Using Wordle, the font size of planets and moons, determined by the diameter, at Orbiting Frog
The use of symbols to represent swearing actually has a name: grawlix
[I]t looks to have been coined by Beetle Bailey cartoonist Mort Walker around 1964. Though it’s yet to gain admission to the Oxford English Dictionary, OED Editor-at-Large Jesse Sheidlower describes it as “undeniably useful, certainly a word, and one that I’d love to see used more.”
Whenever Indy is traveling great distances, which happens in all the films, there is a montage of the airplane or boat superimposed over an animated map showing the route. It’s an old-fashioned convention, an homage to the movies of the Thirties and Forties. Unfortunately, the typefaces would be more at home a few decades later.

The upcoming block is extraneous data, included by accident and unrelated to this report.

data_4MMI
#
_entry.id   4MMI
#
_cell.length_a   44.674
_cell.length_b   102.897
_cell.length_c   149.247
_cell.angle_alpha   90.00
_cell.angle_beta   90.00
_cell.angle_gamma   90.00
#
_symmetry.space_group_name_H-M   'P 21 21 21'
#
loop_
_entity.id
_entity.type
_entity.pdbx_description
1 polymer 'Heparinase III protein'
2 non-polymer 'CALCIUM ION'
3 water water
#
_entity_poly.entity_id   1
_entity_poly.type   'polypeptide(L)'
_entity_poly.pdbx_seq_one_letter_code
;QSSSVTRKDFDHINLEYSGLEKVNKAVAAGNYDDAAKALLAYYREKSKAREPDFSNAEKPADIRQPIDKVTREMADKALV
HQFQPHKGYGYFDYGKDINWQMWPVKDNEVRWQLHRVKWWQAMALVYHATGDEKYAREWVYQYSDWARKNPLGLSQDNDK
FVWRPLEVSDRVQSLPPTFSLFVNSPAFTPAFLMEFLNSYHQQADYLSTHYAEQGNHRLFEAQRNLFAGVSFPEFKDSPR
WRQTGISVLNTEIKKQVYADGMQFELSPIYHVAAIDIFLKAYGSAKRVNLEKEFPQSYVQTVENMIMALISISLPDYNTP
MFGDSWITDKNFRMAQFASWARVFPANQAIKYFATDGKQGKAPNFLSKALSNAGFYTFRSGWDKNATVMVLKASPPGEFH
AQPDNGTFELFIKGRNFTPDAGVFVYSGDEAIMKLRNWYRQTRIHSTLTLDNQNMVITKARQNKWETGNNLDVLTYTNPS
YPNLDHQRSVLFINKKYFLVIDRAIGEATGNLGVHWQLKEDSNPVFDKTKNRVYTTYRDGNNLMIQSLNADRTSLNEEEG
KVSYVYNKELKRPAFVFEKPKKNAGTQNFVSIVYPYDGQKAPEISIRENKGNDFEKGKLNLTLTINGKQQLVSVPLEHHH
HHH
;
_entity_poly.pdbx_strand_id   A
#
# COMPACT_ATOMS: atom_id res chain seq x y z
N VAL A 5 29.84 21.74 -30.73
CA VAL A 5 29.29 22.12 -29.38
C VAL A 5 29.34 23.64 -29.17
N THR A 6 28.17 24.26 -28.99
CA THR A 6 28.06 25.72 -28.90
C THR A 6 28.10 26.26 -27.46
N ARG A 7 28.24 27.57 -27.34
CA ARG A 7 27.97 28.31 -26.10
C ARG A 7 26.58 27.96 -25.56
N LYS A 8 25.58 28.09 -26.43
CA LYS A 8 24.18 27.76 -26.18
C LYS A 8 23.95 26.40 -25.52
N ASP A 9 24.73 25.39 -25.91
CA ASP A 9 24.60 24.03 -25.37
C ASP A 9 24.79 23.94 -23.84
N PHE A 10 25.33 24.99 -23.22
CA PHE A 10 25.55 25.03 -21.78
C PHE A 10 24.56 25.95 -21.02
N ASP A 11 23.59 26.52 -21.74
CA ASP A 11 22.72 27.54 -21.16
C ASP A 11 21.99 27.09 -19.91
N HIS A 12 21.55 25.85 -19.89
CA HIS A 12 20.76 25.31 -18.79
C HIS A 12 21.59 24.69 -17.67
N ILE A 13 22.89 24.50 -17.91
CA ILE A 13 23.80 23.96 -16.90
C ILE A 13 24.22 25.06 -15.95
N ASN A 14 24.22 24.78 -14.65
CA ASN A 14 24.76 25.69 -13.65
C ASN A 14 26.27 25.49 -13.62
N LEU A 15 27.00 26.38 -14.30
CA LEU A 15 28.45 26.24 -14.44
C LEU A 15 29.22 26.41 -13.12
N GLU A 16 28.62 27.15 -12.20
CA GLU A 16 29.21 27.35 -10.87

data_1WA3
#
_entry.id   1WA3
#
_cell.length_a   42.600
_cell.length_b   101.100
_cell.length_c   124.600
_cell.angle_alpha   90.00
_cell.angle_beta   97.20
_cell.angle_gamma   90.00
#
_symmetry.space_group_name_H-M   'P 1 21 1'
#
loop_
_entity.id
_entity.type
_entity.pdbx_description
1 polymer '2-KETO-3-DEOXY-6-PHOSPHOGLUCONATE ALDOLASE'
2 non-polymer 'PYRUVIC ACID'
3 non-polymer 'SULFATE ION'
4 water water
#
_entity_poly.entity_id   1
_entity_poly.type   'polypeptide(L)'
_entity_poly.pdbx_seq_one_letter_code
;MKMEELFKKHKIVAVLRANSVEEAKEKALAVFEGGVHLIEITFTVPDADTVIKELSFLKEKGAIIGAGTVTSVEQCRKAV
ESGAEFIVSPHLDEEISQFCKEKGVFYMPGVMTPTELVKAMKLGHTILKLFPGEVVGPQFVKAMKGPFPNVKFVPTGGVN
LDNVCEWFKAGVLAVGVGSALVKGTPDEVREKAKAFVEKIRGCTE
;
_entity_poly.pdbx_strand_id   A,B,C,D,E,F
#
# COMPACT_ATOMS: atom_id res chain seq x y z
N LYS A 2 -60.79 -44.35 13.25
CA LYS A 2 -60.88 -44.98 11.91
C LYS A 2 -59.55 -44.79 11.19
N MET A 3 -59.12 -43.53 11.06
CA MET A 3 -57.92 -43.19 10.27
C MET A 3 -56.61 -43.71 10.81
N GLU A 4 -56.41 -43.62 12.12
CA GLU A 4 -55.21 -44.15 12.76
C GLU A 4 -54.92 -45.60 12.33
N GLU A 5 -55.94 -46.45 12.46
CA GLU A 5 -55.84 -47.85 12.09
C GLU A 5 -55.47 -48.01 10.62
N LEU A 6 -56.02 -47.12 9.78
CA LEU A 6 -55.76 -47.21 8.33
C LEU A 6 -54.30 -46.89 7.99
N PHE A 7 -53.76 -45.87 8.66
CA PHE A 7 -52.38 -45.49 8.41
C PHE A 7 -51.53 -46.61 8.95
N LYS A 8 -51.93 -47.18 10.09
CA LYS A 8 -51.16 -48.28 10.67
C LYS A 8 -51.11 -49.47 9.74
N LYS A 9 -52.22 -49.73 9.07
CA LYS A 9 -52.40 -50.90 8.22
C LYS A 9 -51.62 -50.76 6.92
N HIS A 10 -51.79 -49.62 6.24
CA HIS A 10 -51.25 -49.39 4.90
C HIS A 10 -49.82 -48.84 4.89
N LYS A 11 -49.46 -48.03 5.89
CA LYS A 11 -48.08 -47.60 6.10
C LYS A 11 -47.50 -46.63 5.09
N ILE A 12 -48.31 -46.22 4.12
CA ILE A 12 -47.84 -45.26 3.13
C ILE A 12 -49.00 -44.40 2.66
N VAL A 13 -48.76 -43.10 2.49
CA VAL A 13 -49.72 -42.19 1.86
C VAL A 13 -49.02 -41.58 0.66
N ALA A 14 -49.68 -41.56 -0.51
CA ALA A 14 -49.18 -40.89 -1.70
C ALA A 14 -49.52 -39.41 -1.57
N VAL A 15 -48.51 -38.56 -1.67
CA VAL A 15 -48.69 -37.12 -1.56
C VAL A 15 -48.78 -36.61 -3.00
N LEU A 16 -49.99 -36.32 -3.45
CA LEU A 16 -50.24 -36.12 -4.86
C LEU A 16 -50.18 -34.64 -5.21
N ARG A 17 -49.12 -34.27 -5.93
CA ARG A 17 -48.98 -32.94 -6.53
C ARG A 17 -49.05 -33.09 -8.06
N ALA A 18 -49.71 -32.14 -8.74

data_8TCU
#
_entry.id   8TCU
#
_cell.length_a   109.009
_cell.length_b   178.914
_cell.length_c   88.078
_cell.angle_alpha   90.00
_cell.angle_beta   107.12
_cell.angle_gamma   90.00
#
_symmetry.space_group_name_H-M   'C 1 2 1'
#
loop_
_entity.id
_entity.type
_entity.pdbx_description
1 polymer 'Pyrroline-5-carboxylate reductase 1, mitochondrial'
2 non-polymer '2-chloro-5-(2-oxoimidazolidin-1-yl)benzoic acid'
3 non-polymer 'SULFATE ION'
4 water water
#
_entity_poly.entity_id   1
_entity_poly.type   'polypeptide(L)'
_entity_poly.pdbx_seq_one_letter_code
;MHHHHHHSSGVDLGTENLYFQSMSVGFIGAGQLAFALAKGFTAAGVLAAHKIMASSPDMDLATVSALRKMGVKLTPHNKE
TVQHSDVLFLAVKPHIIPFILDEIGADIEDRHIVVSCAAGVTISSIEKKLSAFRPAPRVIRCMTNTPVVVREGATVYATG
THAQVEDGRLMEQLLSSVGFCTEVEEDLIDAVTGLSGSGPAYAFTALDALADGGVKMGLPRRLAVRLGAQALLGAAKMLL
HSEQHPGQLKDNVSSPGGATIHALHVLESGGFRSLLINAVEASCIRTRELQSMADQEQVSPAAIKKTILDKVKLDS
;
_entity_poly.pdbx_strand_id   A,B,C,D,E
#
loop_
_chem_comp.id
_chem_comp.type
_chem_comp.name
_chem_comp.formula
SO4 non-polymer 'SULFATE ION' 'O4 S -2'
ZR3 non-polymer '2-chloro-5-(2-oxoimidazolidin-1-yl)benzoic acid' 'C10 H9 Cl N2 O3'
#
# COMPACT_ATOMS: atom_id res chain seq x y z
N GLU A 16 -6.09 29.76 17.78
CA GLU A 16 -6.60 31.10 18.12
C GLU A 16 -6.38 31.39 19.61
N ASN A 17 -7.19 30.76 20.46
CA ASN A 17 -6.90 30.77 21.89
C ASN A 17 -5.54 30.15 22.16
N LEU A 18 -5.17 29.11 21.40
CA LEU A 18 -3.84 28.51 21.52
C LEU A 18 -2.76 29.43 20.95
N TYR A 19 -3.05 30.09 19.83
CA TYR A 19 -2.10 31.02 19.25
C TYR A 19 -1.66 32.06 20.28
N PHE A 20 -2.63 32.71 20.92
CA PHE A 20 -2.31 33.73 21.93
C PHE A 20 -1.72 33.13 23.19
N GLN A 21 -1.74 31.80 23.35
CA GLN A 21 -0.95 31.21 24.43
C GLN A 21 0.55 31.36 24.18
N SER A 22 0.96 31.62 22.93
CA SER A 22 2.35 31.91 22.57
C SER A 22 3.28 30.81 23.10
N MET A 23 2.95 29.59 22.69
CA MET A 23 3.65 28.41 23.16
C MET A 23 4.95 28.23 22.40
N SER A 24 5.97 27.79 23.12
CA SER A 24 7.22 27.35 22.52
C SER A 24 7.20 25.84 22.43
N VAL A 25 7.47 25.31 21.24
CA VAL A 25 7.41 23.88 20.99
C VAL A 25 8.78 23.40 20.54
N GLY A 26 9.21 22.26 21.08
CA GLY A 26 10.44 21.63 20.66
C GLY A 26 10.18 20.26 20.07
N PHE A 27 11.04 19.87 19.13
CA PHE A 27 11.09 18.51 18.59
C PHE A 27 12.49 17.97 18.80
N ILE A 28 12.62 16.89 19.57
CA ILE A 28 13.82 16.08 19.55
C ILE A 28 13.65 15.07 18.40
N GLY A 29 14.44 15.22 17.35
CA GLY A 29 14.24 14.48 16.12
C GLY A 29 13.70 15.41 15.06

We all know getting the physics right is the only thing that matters. Everything else gets filed under “willing suspension of disbelief.”
Kerning is the adjustment of the spacing between letter pairs in printing. Improperly done, (overkerning?) this can make letters run together, and e.g. “rn” is difficult to distinguish from “m,” especially for those of us with less-than-perfect eyesight. (And take care not to shove your “L” too close to your “I” since that could be a real FLICK-UP.) This leads to the creation of the term keming: improper kerning.
I yeam for thee, my heart bums when you are dose.